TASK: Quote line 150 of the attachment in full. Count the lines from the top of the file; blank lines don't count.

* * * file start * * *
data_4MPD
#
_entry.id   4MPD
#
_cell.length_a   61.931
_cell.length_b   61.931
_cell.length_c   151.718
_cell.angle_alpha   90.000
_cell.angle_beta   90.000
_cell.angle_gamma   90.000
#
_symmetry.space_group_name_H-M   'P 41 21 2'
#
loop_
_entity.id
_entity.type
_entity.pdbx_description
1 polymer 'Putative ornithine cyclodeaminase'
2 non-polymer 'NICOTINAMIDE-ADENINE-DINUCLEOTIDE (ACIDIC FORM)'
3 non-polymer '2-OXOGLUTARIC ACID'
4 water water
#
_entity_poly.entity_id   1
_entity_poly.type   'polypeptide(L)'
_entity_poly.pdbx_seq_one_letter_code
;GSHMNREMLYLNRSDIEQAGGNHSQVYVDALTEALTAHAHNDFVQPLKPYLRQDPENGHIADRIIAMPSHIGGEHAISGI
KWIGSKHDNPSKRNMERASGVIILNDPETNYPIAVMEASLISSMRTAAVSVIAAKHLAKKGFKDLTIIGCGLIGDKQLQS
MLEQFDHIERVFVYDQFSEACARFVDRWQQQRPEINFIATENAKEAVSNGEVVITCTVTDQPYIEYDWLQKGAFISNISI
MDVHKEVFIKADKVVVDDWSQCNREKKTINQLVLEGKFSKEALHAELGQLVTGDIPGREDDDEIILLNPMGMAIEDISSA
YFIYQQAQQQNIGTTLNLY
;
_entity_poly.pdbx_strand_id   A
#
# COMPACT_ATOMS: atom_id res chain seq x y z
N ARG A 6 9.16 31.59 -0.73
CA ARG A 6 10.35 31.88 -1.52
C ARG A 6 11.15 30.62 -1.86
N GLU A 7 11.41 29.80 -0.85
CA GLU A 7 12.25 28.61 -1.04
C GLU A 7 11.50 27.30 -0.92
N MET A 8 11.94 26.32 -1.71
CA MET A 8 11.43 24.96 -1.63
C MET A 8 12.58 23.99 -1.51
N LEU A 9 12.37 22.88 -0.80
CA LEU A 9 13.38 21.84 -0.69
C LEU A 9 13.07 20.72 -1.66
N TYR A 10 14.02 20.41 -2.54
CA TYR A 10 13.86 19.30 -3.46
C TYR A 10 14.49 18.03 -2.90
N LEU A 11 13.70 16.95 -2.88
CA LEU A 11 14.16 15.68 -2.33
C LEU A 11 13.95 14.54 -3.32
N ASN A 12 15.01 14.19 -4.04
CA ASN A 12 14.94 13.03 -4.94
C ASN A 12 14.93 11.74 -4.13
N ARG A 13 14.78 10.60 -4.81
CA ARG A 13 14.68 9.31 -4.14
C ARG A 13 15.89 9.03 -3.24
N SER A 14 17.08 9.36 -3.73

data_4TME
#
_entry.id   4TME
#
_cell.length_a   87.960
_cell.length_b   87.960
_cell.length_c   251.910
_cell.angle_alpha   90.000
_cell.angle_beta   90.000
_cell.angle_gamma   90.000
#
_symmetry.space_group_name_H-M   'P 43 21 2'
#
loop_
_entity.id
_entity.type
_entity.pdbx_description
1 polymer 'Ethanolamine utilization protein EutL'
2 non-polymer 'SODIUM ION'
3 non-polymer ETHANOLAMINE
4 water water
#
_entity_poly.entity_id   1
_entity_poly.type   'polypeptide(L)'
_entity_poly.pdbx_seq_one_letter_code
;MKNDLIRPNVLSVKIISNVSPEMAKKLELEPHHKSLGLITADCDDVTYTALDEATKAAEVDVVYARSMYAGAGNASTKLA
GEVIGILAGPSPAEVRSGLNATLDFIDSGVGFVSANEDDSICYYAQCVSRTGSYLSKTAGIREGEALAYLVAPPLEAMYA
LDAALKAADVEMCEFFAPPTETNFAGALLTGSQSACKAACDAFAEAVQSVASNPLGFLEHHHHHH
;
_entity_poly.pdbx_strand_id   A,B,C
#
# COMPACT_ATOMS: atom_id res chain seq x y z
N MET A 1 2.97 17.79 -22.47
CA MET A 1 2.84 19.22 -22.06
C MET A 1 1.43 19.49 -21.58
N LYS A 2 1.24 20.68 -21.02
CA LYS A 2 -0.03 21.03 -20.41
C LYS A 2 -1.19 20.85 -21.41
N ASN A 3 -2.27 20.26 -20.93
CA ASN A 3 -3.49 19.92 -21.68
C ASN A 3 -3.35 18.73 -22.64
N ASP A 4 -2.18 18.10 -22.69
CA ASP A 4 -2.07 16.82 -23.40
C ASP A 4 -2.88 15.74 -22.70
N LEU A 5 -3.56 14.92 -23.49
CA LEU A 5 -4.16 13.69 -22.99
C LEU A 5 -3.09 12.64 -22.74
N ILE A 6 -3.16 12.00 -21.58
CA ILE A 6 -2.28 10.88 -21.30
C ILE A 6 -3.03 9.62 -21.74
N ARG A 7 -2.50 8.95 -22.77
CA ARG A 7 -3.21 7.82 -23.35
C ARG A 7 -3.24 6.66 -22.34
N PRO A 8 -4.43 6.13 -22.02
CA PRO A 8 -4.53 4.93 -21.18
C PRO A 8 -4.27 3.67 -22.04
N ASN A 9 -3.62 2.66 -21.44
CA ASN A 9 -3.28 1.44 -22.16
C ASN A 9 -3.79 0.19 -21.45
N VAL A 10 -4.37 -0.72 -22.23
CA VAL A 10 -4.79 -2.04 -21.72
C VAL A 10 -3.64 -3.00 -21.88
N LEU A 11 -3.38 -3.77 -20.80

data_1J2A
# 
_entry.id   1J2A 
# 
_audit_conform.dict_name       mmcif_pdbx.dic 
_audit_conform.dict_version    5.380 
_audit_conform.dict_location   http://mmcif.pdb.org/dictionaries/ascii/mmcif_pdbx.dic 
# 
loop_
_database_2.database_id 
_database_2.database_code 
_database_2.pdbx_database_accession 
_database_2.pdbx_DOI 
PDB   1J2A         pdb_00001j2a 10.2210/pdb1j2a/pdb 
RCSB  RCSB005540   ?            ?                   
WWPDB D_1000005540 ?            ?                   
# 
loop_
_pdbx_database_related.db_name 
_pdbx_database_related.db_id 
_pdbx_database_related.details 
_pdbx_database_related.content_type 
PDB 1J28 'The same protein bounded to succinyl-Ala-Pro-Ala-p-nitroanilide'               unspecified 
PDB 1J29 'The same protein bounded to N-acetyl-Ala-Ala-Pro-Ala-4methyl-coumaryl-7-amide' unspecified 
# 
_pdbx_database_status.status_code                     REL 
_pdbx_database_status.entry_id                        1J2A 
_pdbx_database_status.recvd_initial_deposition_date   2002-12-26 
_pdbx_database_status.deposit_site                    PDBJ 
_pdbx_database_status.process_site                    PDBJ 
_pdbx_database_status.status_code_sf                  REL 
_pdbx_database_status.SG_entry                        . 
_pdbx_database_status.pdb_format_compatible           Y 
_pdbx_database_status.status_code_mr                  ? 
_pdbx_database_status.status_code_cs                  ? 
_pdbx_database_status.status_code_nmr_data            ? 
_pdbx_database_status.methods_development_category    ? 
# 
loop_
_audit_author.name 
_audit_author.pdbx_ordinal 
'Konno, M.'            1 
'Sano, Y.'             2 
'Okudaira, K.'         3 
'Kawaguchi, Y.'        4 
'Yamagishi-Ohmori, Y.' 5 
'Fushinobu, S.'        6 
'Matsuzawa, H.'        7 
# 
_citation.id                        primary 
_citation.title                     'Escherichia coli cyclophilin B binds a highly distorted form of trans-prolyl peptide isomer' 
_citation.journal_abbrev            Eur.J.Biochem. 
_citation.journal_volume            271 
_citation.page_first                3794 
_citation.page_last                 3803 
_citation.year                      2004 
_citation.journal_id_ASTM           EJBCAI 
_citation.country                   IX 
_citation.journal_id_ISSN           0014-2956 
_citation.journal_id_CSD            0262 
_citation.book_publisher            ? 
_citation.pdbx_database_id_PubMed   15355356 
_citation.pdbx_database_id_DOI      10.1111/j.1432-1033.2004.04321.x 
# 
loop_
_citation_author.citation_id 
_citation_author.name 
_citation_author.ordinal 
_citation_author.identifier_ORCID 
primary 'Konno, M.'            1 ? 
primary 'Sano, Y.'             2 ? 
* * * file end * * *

_pdbx_database_status.recvd_initial_deposition_date   2002-12-26 